Project Lexus SC300 Road Racer: Part 8 – Planning for Performance



Arcadia’s most important feature (for the purposes of our project) is its harness designer.

The harness designer is where you lay out connectors and wiring. This is where I spent countless hours.

If you are not a computer-savvy person, going down this path will be hard.

If you have zero experience using any kind of CAD-type software, going down this path will be really hard.

Let’s be clear for a moment. While I was an electrical engineer in college, I spent my time studying how to design microprocessors. Analog-type electronics was not something I spent a lot of time on, except for one project I did as a senior. I make no claim to being an expert in harness or electrical design, and I asked a lot of people an awful lot of questions. Ed Senf, MilSpecWiring, Cadonix, and others were immensely helpful.

Even though Cadonix provides an extensive help section in addition to YouTube videos, learning how to use complex software is challenging. There are a lot of moving parts. The process involved many firsts for me. I made many mistakes and had to do things over many times.

If you wanted to know how many hours I spent on design work alone, I couldn’t tell you. Why? Because I lost count after several days worth of time. I am pretty confident that between measuring, asking questions, thinking, drawing, re-drawing, designing and re-designing that I have 15 solid working days of time, if not more, in the harness design/planning portion of the project alone. That's 120 hours, and it's probably an underestimate.

Early on in this article series I made the following statement:

“There is a reason that harness work on mid-level race cars costs $10-$20,000 – not including the electronic devices!”

That reason is experience and time, my friends. Now that I know what I know, that dollar figure seems very reasonable. Let’s take a moment to go into what it’s like to design a harness with Arcadia before showing you the final designs.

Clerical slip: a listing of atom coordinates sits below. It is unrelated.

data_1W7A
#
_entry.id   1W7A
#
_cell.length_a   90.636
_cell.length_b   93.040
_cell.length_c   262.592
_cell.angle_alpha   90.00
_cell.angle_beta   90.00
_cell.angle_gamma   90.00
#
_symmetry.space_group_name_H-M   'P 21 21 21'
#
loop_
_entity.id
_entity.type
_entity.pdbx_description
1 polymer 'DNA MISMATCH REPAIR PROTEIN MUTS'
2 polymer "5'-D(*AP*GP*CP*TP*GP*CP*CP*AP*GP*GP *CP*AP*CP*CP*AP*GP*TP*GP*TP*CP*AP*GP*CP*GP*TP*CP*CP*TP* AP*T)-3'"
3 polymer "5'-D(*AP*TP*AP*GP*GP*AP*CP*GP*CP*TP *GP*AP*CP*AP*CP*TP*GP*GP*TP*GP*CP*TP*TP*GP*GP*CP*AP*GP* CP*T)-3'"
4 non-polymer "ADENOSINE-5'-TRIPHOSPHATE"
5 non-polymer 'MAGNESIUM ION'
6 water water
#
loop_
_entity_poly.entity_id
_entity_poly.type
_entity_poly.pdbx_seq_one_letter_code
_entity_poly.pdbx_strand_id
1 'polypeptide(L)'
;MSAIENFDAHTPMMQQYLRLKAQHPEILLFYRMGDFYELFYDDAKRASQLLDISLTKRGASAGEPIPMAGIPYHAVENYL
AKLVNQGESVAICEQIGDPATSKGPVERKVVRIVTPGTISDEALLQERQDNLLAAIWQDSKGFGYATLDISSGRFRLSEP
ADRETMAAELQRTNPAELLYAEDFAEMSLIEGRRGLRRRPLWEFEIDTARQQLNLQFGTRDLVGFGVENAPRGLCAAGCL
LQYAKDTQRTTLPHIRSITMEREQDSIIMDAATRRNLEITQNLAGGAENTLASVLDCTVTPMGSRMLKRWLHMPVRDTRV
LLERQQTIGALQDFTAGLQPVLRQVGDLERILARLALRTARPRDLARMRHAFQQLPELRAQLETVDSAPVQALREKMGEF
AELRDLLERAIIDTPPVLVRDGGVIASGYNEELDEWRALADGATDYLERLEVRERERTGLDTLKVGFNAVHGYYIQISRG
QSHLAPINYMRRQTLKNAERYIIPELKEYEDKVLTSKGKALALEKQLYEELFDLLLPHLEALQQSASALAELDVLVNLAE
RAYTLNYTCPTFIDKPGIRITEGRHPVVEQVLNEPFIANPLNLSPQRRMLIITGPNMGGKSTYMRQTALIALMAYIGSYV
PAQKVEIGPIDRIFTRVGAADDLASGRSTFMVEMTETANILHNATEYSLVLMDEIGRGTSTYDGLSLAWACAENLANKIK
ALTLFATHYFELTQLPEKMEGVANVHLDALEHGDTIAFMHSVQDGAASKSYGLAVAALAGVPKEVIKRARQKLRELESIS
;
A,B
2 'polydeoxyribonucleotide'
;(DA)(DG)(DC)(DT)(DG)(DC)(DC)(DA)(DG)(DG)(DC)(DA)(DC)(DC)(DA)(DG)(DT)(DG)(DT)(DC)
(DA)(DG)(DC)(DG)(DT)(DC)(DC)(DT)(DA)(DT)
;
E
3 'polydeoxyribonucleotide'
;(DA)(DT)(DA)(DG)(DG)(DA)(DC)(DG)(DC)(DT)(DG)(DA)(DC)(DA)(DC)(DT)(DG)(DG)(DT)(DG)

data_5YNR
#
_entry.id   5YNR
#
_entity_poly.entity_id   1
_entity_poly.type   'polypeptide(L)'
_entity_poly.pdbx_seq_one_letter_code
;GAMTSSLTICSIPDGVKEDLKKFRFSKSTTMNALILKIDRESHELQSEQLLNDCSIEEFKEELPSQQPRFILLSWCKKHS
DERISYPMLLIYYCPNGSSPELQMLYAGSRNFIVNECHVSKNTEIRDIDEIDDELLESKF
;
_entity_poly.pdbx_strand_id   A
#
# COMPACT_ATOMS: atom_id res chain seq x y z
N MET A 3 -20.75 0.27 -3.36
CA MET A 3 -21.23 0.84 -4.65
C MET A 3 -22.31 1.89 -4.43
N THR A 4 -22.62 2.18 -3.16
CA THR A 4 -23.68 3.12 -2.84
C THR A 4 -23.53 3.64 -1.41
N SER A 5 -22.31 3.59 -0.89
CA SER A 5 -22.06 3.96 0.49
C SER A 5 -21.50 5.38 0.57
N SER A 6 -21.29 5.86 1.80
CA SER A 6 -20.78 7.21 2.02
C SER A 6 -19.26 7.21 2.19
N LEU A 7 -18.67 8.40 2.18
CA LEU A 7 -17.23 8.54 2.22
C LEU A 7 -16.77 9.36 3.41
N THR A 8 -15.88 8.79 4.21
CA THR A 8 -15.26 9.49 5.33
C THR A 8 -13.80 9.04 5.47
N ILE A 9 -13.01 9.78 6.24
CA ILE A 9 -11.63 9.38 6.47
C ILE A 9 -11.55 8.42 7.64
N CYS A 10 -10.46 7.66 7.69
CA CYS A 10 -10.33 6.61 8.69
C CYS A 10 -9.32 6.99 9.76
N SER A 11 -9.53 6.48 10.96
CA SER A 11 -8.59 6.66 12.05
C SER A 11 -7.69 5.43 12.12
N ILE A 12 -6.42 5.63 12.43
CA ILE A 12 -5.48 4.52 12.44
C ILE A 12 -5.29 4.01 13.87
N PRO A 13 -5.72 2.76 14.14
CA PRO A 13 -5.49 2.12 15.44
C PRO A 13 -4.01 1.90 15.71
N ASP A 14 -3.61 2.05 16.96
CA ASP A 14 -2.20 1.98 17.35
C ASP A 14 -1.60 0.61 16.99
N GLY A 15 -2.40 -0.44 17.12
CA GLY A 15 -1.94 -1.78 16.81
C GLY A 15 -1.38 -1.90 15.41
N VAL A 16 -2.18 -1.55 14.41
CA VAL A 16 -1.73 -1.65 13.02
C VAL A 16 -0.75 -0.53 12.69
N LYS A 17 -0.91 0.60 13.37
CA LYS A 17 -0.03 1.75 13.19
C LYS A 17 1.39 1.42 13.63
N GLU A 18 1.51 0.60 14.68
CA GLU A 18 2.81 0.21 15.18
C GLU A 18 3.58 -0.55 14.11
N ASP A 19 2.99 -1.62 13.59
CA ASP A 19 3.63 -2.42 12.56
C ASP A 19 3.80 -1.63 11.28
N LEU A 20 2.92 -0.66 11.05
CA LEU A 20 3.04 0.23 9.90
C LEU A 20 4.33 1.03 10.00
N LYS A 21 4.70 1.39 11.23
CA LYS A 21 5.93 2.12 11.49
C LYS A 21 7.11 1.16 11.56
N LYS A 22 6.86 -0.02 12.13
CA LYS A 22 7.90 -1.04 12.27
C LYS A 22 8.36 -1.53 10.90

Designing a harness in Arcadia starts with dropping connectors onto the page.

Since all of your connectors are in your component database, it’s relatively trivial to pick and choose which ones you want. Cadonix was kind enough to pre-load almost all of Deutsch’s DT and DTM connectors into the system for me. You can also include information on the terminals that are associated with the connector, and Arcadia can even choose the right terminal (the thing at the end of the wire) for each cavity (connector hole where a terminal is inserted) based on the AWG/area of the wire that you are telling it to use. I manually added the mil-spec circular connectors that I needed for my project into the component DB.


Next, you “connect” your connectors with a bundle.

By connecting two connectors with a bundle, Arcadia is able to figure out that the two connectors are… connected. Later, when specifying wires and connections, Arcadia can only send them through these bundles.

You can specify the length of the bundle, or Arcadia can figure out the length based on the scale of your diagram. Later on, Arcadia uses the bundles’ lengths in order to help you produce a wire cutting report.


Once your connectors and bundles are laid out, you can start telling Arcadia about where wires go.

By editing the details of a connector, you can tell Arcadia that a specific cavity has a wire (from your component database, of course) that goes to a cavity on a different connector. Once you submit this information, Arcadia then automatically routes the wire through all the bundles to get to its destination. Think of your design like it is roads and Arcadia is Google Maps. It chooses the best route to get to the destination.

In the case where your harness is more complex (wait until you see the cabin harness!) and there may be multiple routes between the two destinations, Arcadia will ask you to tell it which is the “correct” route.


There are four wires going between these two connectors.

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